The US economy expanded at its fastest pace in one and a half years in the fourth quarter of 2011.
It was up by 2.8 percent from the same period a year earlier; that was slightly below economists expectations for a 3.0 percent growth rate.
However the latest government figures do show a big increase in inventories by businesses and weak spending on capital goods which hinted at slower growth in the early part of this year.
Indeed nearly two percentage points of that growth came from a build-up in business inventories.
For the whole of last year the US economy grew 1.7 percent after expanding 3.0 percent in 2010.
The state of the US economy is a major political focus with elections due in November.
President Barack Obama knows — as his Treasury Secretary Timothy Geithner said on Friday at the World Economic Forum in Davos — that the US economy still faces big challenges and his re-election prospects depends on that.
Economists have said a sustained growth pace of at least three percent is likely needed to make noticeable headway in absorbing the unemployed and those who have given up the search for work.
Around 23.7 million Americans are either out without a job or underemployed and the jobless rate stands at 8.5 percent.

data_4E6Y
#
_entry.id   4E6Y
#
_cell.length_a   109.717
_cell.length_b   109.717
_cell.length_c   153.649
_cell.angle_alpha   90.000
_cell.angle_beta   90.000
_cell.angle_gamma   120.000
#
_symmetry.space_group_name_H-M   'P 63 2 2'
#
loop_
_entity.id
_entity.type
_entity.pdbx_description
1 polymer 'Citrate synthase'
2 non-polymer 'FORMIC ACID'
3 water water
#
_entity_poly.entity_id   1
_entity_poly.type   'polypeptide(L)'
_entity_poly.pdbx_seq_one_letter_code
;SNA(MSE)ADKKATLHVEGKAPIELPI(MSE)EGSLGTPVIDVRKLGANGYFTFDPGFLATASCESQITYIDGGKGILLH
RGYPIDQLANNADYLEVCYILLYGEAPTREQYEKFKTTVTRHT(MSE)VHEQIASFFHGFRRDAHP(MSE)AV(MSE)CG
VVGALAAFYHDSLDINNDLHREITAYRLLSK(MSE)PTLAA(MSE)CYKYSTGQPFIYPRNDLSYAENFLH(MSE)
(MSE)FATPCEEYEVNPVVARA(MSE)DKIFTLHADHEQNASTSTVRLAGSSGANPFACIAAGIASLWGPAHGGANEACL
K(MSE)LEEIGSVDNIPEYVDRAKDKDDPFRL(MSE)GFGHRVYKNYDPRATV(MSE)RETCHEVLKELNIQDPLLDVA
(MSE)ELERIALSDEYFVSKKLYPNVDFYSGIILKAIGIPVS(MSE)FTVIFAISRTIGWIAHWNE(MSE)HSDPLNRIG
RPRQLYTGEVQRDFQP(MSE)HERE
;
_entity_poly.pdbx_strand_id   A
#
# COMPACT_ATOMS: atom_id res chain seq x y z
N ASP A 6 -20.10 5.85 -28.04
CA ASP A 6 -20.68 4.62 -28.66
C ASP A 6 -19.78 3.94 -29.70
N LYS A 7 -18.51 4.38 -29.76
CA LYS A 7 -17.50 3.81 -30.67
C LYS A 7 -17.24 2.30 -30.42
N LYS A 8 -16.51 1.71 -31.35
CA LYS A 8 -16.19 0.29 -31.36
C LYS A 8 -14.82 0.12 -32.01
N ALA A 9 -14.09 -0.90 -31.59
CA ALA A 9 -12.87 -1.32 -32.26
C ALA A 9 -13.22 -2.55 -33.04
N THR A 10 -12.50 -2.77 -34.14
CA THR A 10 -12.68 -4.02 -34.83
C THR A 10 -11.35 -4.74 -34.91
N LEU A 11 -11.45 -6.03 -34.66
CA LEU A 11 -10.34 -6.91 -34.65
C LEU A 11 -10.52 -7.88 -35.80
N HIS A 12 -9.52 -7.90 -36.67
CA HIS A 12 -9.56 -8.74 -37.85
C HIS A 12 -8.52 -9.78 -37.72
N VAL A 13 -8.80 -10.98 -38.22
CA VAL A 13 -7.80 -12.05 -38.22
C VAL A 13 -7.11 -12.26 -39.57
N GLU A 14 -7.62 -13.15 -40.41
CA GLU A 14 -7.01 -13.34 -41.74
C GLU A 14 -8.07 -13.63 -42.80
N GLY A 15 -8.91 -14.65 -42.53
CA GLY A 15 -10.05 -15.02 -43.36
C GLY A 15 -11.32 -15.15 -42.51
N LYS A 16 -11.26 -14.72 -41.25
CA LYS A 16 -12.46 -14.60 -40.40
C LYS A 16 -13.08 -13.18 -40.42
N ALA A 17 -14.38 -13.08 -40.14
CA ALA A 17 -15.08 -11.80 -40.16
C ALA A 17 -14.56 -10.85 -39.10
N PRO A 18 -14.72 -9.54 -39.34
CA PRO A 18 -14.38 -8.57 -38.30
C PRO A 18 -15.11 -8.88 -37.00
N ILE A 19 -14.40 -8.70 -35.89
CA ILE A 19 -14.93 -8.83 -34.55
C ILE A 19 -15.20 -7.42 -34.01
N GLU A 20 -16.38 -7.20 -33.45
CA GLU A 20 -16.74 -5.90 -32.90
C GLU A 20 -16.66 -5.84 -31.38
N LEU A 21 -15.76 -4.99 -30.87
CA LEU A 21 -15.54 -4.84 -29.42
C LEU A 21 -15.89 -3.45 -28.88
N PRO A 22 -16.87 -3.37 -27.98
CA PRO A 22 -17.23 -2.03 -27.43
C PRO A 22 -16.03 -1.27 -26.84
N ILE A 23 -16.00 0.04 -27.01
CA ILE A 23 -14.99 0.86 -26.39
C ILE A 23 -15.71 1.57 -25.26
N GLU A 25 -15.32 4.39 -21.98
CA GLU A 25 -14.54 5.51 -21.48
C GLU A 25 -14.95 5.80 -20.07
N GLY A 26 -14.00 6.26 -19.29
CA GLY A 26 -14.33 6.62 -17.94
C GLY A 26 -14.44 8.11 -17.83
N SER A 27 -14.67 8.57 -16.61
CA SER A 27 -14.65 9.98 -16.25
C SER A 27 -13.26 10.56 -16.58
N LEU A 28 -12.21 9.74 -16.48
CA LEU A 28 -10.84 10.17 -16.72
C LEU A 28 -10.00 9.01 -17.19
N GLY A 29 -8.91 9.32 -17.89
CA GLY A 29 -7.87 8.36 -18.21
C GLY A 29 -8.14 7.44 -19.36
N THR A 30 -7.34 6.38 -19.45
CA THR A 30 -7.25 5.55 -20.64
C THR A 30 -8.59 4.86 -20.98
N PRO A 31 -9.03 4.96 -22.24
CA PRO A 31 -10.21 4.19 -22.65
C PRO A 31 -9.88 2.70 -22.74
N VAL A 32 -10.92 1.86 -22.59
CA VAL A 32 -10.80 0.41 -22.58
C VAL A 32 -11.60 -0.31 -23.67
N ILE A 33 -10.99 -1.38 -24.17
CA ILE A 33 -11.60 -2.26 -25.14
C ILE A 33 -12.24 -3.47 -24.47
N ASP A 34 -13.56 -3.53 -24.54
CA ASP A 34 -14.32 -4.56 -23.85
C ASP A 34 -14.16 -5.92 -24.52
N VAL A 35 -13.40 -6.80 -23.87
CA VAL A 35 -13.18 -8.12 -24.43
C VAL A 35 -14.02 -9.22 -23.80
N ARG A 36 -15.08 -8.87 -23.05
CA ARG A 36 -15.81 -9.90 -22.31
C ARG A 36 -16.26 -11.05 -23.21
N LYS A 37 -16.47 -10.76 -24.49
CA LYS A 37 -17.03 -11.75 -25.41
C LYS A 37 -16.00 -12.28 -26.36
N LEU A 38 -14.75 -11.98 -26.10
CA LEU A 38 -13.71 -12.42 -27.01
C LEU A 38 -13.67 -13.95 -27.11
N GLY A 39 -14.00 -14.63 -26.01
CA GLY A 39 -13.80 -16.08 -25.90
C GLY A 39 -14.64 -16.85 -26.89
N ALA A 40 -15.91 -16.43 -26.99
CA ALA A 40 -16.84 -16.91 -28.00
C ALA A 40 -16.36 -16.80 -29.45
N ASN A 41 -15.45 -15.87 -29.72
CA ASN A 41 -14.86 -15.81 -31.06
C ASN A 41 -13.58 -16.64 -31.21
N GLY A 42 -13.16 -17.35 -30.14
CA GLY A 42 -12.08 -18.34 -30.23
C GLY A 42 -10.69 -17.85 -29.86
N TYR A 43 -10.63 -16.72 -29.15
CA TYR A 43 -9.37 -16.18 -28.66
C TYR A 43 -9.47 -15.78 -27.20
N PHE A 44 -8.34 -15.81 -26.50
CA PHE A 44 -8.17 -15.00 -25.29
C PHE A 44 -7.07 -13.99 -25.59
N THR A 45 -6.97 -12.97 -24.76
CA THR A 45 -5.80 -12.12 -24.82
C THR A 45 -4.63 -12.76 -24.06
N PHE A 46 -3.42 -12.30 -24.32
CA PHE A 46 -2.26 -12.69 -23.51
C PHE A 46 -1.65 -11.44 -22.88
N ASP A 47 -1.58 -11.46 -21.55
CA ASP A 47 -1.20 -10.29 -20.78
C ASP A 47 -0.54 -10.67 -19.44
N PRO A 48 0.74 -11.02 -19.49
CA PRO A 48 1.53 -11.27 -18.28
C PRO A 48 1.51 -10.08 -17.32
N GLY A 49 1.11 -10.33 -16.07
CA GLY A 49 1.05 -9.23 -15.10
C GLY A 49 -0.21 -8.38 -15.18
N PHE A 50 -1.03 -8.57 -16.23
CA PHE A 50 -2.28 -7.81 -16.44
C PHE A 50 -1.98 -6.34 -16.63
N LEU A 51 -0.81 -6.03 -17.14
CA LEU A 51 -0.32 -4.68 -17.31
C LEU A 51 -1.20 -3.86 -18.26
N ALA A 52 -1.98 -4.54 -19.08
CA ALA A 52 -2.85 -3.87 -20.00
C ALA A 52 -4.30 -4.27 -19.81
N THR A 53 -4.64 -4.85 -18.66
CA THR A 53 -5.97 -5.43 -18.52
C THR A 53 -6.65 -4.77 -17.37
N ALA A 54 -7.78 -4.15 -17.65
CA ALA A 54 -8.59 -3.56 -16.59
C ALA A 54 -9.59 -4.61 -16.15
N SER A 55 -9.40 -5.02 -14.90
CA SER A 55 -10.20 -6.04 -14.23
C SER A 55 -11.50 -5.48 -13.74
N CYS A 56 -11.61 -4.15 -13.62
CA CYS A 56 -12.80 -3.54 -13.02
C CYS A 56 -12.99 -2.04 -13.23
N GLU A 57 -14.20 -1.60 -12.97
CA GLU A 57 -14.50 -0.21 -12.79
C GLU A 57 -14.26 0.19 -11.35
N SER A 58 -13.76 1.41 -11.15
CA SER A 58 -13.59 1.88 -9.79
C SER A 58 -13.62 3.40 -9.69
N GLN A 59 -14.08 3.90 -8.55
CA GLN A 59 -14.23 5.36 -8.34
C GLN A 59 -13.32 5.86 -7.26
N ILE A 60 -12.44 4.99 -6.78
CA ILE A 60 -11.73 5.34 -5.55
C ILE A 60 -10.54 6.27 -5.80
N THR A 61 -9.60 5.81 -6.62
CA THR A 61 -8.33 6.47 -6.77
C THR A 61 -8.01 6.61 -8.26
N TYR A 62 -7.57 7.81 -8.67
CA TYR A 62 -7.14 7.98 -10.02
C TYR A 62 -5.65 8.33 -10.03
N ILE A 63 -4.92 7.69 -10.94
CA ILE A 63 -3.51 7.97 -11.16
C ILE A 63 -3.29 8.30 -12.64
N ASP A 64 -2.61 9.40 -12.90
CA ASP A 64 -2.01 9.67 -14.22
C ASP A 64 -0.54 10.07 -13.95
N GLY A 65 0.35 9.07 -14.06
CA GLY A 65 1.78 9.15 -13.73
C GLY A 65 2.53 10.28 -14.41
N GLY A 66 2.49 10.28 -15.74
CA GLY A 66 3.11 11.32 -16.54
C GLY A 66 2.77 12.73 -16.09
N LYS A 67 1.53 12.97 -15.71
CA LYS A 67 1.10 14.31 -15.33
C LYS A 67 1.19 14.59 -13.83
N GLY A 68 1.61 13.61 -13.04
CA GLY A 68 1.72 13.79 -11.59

One day before the latest growth figures were released, Ben Bernanke, the chairman of the US central bank the Federal Reserve, said he is considering further stimulus measures.
In one hopeful sign consumer spending, which accounts for about 70 percent of US economic activity improved in the fourth quarter.
It rose to a 2.0 percent rate from the third-quarter’s 1.7 percent pace but largely driven by pent-up demand for motor vehicles.
Despite an anticipated slowdown in growth this year, analysts do not believe the economy will fall into recession. “The United States has enough momentum to offset the losses coming from Europe,” said Adolfo Laurenti, deputy chief economist at Mesirow Financial in Chicago.
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